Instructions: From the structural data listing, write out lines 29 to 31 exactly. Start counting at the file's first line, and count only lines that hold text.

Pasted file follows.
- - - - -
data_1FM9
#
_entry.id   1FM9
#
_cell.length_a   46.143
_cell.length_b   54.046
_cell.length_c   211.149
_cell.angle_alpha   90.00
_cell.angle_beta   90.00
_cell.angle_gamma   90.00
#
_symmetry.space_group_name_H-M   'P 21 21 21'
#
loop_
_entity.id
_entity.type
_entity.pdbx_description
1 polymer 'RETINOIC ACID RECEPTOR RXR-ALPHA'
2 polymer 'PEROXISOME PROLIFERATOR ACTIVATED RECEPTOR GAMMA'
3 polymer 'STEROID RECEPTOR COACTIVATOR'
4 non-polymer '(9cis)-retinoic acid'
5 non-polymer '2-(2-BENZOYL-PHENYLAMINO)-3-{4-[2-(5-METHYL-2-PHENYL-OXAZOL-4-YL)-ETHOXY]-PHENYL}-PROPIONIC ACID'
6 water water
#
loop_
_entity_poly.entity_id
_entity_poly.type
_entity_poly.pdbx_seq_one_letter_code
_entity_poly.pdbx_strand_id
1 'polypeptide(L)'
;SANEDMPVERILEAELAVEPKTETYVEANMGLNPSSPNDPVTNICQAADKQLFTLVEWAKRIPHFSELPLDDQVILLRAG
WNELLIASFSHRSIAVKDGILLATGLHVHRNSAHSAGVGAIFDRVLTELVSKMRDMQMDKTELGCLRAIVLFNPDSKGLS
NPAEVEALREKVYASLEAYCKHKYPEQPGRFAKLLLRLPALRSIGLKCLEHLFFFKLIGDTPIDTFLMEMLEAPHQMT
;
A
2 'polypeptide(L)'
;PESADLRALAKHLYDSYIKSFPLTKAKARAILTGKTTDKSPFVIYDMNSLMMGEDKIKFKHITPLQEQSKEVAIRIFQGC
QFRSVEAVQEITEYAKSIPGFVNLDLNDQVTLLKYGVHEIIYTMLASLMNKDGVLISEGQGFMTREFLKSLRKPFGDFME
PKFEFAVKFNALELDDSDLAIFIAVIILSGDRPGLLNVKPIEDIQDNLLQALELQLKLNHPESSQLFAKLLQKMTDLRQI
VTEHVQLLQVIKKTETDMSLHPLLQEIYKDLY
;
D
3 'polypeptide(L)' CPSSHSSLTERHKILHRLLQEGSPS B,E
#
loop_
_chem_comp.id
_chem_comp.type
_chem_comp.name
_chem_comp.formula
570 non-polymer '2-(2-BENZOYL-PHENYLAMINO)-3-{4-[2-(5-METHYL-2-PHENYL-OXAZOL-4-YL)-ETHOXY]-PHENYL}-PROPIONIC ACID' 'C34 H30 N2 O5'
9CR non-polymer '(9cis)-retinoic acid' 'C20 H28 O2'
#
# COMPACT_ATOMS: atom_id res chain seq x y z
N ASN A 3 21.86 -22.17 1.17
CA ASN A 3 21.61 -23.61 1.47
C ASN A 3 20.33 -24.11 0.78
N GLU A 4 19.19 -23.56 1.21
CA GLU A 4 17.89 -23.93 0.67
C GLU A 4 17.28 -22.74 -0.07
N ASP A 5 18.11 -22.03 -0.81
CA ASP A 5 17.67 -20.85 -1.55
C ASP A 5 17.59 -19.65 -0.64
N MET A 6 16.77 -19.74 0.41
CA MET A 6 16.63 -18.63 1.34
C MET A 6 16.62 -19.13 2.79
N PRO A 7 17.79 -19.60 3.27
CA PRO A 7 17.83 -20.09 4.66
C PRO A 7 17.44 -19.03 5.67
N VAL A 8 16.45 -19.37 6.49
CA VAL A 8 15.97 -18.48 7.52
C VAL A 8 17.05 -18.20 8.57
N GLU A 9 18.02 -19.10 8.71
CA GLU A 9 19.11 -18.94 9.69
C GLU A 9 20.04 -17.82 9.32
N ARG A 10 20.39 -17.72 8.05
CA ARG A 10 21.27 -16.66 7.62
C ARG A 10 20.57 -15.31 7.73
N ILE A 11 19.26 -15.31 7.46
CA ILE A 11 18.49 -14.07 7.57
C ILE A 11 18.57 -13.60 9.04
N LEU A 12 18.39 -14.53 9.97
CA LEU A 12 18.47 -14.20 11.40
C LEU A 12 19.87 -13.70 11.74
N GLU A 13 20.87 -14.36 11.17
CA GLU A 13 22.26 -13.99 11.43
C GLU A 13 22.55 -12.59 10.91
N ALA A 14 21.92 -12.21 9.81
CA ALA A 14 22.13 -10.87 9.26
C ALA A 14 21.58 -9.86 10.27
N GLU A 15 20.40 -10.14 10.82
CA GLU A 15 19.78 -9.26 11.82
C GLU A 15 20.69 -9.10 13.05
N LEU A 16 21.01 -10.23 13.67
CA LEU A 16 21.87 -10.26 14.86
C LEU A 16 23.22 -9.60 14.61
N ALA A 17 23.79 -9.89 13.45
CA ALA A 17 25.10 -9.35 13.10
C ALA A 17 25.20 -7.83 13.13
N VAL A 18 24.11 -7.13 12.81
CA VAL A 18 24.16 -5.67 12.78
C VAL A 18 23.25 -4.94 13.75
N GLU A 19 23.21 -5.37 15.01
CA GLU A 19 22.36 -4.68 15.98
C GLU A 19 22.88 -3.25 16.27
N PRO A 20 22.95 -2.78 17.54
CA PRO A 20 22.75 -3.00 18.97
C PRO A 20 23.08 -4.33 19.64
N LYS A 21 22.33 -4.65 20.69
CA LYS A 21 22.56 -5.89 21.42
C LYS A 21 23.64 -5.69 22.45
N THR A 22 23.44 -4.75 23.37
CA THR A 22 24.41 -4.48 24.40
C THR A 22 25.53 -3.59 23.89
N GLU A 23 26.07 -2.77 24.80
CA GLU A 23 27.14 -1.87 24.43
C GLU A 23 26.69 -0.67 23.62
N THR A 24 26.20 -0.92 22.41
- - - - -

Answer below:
_entity_poly.pdbx_strand_id
1 'polypeptide(L)'
;SANEDMPVERILEAELAVEPKTETYVEANMGLNPSSPNDPVTNICQAADKQLFTLVEWAKRIPHFSELPLDDQVILLRAG